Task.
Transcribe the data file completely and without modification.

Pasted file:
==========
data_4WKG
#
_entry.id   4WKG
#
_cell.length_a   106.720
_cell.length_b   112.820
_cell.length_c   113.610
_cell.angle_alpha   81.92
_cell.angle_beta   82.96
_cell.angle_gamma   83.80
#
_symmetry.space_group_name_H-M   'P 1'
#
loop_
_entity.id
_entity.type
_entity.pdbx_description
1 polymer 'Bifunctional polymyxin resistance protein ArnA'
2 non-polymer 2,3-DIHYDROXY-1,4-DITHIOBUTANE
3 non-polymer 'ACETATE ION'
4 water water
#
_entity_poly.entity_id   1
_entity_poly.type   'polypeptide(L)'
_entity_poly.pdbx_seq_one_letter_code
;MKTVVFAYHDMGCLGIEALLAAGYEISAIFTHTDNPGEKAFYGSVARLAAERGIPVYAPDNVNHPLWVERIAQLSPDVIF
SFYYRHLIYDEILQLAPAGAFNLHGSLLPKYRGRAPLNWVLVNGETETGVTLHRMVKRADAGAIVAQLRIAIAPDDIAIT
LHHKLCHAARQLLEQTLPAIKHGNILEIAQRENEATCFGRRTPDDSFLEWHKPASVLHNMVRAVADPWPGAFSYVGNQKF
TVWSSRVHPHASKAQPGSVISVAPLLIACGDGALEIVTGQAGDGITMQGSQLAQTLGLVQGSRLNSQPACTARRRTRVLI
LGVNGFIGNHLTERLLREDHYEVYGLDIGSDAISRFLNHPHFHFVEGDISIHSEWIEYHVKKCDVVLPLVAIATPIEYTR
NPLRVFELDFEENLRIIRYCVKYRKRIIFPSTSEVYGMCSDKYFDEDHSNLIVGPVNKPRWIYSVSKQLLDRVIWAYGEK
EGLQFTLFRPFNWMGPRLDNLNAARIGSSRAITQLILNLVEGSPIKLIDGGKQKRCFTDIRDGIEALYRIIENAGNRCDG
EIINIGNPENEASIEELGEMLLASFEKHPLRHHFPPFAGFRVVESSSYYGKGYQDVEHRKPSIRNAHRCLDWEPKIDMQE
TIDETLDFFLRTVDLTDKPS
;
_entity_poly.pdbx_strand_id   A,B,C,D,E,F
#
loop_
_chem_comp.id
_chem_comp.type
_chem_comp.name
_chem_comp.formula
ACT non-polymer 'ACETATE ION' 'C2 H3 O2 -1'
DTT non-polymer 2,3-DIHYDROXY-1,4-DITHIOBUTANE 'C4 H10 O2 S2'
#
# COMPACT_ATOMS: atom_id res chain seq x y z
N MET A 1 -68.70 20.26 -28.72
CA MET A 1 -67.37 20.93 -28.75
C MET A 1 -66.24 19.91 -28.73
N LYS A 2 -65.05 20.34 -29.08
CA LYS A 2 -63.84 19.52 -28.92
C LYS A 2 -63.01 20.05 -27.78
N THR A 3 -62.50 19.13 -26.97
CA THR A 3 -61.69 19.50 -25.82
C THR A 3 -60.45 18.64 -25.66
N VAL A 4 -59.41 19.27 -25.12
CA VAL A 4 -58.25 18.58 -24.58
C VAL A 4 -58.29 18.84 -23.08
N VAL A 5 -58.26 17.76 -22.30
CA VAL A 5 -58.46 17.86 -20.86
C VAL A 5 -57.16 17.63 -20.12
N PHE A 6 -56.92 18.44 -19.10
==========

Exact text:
data_4WKG
#
_entry.id   4WKG
#
_cell.length_a   106.720
_cell.length_b   112.820
_cell.length_c   113.610
_cell.angle_alpha   81.92
_cell.angle_beta   82.96
_cell.angle_gamma   83.80
#
_symmetry.space_group_name_H-M   'P 1'
#
loop_
_entity.id
_entity.type
_entity.pdbx_description
1 polymer 'Bifunctional polymyxin resistance protein ArnA'
2 non-polymer 2,3-DIHYDROXY-1,4-DITHIOBUTANE
3 non-polymer 'ACETATE ION'
4 water water
#
_entity_poly.entity_id   1
_entity_poly.type   'polypeptide(L)'
_entity_poly.pdbx_seq_one_letter_code
;MKTVVFAYHDMGCLGIEALLAAGYEISAIFTHTDNPGEKAFYGSVARLAAERGIPVYAPDNVNHPLWVERIAQLSPDVIF
SFYYRHLIYDEILQLAPAGAFNLHGSLLPKYRGRAPLNWVLVNGETETGVTLHRMVKRADAGAIVAQLRIAIAPDDIAIT
LHHKLCHAARQLLEQTLPAIKHGNILEIAQRENEATCFGRRTPDDSFLEWHKPASVLHNMVRAVADPWPGAFSYVGNQKF
TVWSSRVHPHASKAQPGSVISVAPLLIACGDGALEIVTGQAGDGITMQGSQLAQTLGLVQGSRLNSQPACTARRRTRVLI
LGVNGFIGNHLTERLLREDHYEVYGLDIGSDAISRFLNHPHFHFVEGDISIHSEWIEYHVKKCDVVLPLVAIATPIEYTR
NPLRVFELDFEENLRIIRYCVKYRKRIIFPSTSEVYGMCSDKYFDEDHSNLIVGPVNKPRWIYSVSKQLLDRVIWAYGEK
EGLQFTLFRPFNWMGPRLDNLNAARIGSSRAITQLILNLVEGSPIKLIDGGKQKRCFTDIRDGIEALYRIIENAGNRCDG
EIINIGNPENEASIEELGEMLLASFEKHPLRHHFPPFAGFRVVESSSYYGKGYQDVEHRKPSIRNAHRCLDWEPKIDMQE
TIDETLDFFLRTVDLTDKPS
;
_entity_poly.pdbx_strand_id   A,B,C,D,E,F
#
loop_
_chem_comp.id
_chem_comp.type
_chem_comp.name
_chem_comp.formula
ACT non-polymer 'ACETATE ION' 'C2 H3 O2 -1'
DTT non-polymer 2,3-DIHYDROXY-1,4-DITHIOBUTANE 'C4 H10 O2 S2'
#
# COMPACT_ATOMS: atom_id res chain seq x y z
N MET A 1 -68.70 20.26 -28.72
CA MET A 1 -67.37 20.93 -28.75
C MET A 1 -66.24 19.91 -28.73
N LYS A 2 -65.05 20.34 -29.08
CA LYS A 2 -63.84 19.52 -28.92
C LYS A 2 -63.01 20.05 -27.78
N THR A 3 -62.50 19.13 -26.97
CA THR A 3 -61.69 19.50 -25.82
C THR A 3 -60.45 18.64 -25.66
N VAL A 4 -59.41 19.27 -25.12
CA VAL A 4 -58.25 18.58 -24.58
C VAL A 4 -58.29 18.84 -23.08
N VAL A 5 -58.26 17.76 -22.30
CA VAL A 5 -58.46 17.86 -20.86
C VAL A 5 -57.16 17.63 -20.12
N PHE A 6 -56.92 18.44 -19.10